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Copyright @ SSC: Fair Use

A Tale of Two Fish

Link:  A Tale of Two Fish:  a short story about copyright and fair use

Myths About Fair Use

There are many MYTHS about Fair Use. Contrary to popular belief, Fair Use does not automatically protect all educational uses of copyrighted works. Inclusion of a copyright notice and/or providing acknowledgement of authorship does not constitute Fair Use.

Audio/Video & Copyright

Converting the file format of audio and video recordings is completely forbidden by copyright law at this time. In order to use any excerpts in class or classwork which do not come directly (during use) from the original purchased recording, written permission must be obtained from the copyright owner.

There is NO Fair Use exemption for this law.


Relevant US Code

What is Fair Use?

Fair use venn diagram

Fair use is a set of broad criteria identified in Section 107 of the Copyright Act of 1976 that allows individuals to use limited portions of a work in the name of criticism, teaching, scholarly research, and news reporting without first having to obtain permission from the work’s copyright holder. Consideration of all four of the factors below is required before proceeding with use, though all factors do not have to be in favor of use to make it a fair use. Ideally, however, all four factors will be satisfied before using an item.

The four factors are:

  • What is the purpose of the use?

    If the purpose of the use is non-profit and/or educational in nature, the use is more likely to be protected under the doctrine of fair use than if the intention is to use the material in a for-profit manner.

    Please note that educational use alone is not sufficient to constitute fair use.

    There is also allowance made for a transformative use of material. Fair use permits the transforming of an original work to give it new expression or meaning. One common example of this is using original content in a parody.

  • What is the nature of the copyrighted work?

    The concept of fair use favors works considered factual in nature (i.e. created for the purpose of criticism, commentary, teaching, or scholarship) over works that are original fictional or artistic expressions. Also, since copyright law grants an author the right to first publication, greater accommodation is given when using published versus unpublished works.

    Copying material intended to be purchased (e.g. chapters from a textbook or an instructional module) is not protected under the idea of fair use.

  • What is the amount or substantiality of the item used?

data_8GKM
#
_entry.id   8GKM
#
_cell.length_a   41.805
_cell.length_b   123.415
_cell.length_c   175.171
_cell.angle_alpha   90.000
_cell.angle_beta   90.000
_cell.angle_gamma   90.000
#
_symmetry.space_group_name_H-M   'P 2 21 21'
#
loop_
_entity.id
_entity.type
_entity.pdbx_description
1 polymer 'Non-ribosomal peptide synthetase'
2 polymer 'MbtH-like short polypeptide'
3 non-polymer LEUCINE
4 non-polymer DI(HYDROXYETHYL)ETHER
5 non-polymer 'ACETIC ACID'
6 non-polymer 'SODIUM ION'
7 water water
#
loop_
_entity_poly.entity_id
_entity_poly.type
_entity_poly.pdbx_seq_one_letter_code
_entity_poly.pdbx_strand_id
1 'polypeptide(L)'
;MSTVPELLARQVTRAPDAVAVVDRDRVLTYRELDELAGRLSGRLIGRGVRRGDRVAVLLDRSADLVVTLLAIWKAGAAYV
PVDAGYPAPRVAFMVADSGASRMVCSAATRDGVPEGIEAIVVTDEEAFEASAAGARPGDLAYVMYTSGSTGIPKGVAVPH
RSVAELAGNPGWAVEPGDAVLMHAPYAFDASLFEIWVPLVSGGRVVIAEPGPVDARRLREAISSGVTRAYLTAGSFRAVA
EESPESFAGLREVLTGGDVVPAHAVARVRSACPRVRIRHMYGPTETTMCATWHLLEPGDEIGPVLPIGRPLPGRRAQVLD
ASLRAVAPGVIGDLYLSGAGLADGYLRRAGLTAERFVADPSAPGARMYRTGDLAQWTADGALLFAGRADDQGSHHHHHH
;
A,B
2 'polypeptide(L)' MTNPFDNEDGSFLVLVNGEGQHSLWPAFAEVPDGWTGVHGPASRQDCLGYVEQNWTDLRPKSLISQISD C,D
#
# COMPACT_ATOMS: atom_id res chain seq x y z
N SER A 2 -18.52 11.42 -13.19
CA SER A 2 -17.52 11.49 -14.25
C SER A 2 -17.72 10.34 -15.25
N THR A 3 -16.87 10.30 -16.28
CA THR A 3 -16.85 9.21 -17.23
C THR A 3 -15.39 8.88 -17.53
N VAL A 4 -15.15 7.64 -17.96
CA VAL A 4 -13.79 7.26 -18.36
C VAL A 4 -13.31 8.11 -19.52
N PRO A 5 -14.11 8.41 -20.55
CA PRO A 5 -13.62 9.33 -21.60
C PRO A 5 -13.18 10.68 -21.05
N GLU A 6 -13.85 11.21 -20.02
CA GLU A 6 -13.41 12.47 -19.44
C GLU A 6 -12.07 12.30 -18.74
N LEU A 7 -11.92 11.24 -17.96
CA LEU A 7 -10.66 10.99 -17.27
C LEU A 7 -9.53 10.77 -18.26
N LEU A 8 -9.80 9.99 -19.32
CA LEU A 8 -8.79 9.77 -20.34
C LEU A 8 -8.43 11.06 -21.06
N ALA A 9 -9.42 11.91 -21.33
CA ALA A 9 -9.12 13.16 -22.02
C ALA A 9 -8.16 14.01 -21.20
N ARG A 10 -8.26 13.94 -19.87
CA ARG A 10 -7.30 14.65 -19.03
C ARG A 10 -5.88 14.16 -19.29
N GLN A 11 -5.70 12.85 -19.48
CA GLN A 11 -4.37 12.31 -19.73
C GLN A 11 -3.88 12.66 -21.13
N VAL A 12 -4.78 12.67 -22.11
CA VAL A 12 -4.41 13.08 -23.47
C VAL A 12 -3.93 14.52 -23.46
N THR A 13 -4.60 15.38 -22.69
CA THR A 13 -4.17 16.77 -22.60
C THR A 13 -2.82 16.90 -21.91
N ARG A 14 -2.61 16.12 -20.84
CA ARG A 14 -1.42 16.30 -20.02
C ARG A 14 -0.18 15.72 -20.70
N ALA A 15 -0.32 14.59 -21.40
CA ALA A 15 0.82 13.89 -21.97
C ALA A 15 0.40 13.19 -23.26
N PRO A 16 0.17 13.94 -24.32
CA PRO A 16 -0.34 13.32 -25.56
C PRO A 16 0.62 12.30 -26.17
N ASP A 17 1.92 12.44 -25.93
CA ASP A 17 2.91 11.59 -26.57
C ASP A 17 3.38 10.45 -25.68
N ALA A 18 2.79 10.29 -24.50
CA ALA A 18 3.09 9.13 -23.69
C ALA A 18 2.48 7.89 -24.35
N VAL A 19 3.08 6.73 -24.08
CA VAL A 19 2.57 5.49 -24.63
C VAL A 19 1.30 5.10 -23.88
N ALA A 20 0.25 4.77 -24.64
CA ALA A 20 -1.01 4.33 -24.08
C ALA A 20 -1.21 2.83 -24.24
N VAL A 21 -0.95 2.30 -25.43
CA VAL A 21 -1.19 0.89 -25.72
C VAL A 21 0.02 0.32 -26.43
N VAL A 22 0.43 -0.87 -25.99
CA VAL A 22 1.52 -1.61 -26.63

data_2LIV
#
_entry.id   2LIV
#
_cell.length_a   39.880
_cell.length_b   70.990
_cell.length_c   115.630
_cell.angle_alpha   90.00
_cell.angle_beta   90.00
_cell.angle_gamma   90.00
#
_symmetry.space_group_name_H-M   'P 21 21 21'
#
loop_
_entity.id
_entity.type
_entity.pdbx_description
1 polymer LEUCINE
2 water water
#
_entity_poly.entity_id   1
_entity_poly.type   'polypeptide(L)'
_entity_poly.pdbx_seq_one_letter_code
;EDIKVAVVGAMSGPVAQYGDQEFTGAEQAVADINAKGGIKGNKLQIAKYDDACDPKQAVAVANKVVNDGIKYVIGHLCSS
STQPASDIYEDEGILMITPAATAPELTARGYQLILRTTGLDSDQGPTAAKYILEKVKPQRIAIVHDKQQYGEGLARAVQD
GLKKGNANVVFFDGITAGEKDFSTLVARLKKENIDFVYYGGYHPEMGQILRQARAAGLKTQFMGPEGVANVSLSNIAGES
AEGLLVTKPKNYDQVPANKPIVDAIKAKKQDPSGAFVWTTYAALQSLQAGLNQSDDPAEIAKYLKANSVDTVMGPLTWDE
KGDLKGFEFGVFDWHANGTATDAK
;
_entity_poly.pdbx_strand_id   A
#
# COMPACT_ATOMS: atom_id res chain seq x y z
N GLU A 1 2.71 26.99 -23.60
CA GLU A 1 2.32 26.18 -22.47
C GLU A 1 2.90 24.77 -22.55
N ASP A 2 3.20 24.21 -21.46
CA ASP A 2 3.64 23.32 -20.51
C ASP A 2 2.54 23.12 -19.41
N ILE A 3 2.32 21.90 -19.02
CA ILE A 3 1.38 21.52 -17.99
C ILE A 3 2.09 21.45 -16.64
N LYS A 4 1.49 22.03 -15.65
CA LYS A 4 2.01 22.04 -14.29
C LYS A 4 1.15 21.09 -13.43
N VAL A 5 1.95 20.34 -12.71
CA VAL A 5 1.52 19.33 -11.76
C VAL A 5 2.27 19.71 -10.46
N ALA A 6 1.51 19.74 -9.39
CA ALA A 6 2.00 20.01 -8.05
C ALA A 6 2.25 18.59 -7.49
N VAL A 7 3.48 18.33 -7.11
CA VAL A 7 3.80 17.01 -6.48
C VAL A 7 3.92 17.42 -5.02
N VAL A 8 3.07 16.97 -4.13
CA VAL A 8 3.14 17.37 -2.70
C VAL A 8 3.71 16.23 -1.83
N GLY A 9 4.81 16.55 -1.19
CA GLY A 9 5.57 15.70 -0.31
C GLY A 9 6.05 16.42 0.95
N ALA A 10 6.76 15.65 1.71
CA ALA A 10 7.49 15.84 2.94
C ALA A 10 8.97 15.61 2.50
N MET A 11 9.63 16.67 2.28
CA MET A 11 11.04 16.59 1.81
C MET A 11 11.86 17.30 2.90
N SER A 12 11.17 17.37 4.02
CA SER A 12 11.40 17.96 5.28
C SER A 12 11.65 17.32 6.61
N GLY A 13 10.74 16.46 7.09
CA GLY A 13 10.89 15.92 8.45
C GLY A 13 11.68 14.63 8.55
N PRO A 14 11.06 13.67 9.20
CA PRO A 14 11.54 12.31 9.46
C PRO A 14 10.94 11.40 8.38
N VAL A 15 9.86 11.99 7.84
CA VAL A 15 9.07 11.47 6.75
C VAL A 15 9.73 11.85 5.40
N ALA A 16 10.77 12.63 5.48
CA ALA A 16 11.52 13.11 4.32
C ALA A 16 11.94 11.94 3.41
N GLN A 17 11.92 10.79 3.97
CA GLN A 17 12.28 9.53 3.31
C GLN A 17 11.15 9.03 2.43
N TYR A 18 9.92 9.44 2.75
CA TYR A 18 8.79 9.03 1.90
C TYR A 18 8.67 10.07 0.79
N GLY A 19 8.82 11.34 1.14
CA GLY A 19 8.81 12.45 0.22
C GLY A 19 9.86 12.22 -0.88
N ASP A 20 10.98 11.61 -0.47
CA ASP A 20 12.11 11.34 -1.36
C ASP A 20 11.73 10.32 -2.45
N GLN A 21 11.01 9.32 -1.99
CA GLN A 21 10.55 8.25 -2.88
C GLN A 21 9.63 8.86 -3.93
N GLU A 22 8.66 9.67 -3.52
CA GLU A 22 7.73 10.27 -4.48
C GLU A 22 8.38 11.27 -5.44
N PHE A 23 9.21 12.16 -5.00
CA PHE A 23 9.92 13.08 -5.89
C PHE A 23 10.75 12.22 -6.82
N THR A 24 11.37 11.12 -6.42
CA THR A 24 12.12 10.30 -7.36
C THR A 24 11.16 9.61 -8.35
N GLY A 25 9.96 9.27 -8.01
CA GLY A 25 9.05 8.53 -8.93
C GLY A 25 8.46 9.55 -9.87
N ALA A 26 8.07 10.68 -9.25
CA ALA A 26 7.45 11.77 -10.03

While the doctrine does not define a set amount or percentage of a work that can be used and still be considered fair use, as a rule of thumb the smaller the amount of the work you use the more protected you are. For example, using ten pages of a 300-page book is more likely to be considered fair use than using ten pages of a 60-page book.

    Regarding substantiality, even using a very limited portion of a work may not be allowed if that portion is what is referred to as the ‘heart of a work.’ In a fictional work, this might be a key or climactic plot scene; in a non-fictional work it may be a few pages that summarize the argument of the entire text, for example.

  • What effect will the use have on the potential market for the work?

    Copyright law grants an author the right to realize financial gain from the creation and sale of his work. If usage of the material negatively impacts the author’s ability to realize revenue, it will not be protected under the doctrine of fair use.

Please remember that the concept of fair use is very general and that there are no concrete measures as to what is fair use and what is not. Fair use is open to interpretation and dependent upon the individual circumstances, and the individual seeking to use a copyrighted work must weigh all four factors and arrive at the conclusion that his usage is a reasonable and fair usage of the material before proceeding.

For More Information

Stanford Copyright and Fair Use Center

Arizona State University Libraries on Fair Use

Code of Best Practices in Fair Use for Online Video

Fair Use Guidelines for Educational Multimedia

Fair Use Example

The difference between “fair use” and a copyright “infringement” is not always easy to determine. Claiming fair use requires a very circumstance-specific analysis of the intended use of a work, based on the four factors. Here are three examples that illustrate this challenge:

Weight of Evidence
Favors Fair Use   
Gray Area
Opinions May Vary
Weight of Evidence
Does NOT Favor Fair Use
Scanning one chapter of a ten chapter book and posting it to ANGEL Scanning three or more chapters of a ten chapter book and posting it to ANGEL Scanning an entire book and posting it to ANGEL
If the scanned pages are not the "core" of the work, then the evidence favors fair use The amount exceeds established standards of 10% of the book Scanning an entire book clearly weighs against all four factors found in the Fair Use Provision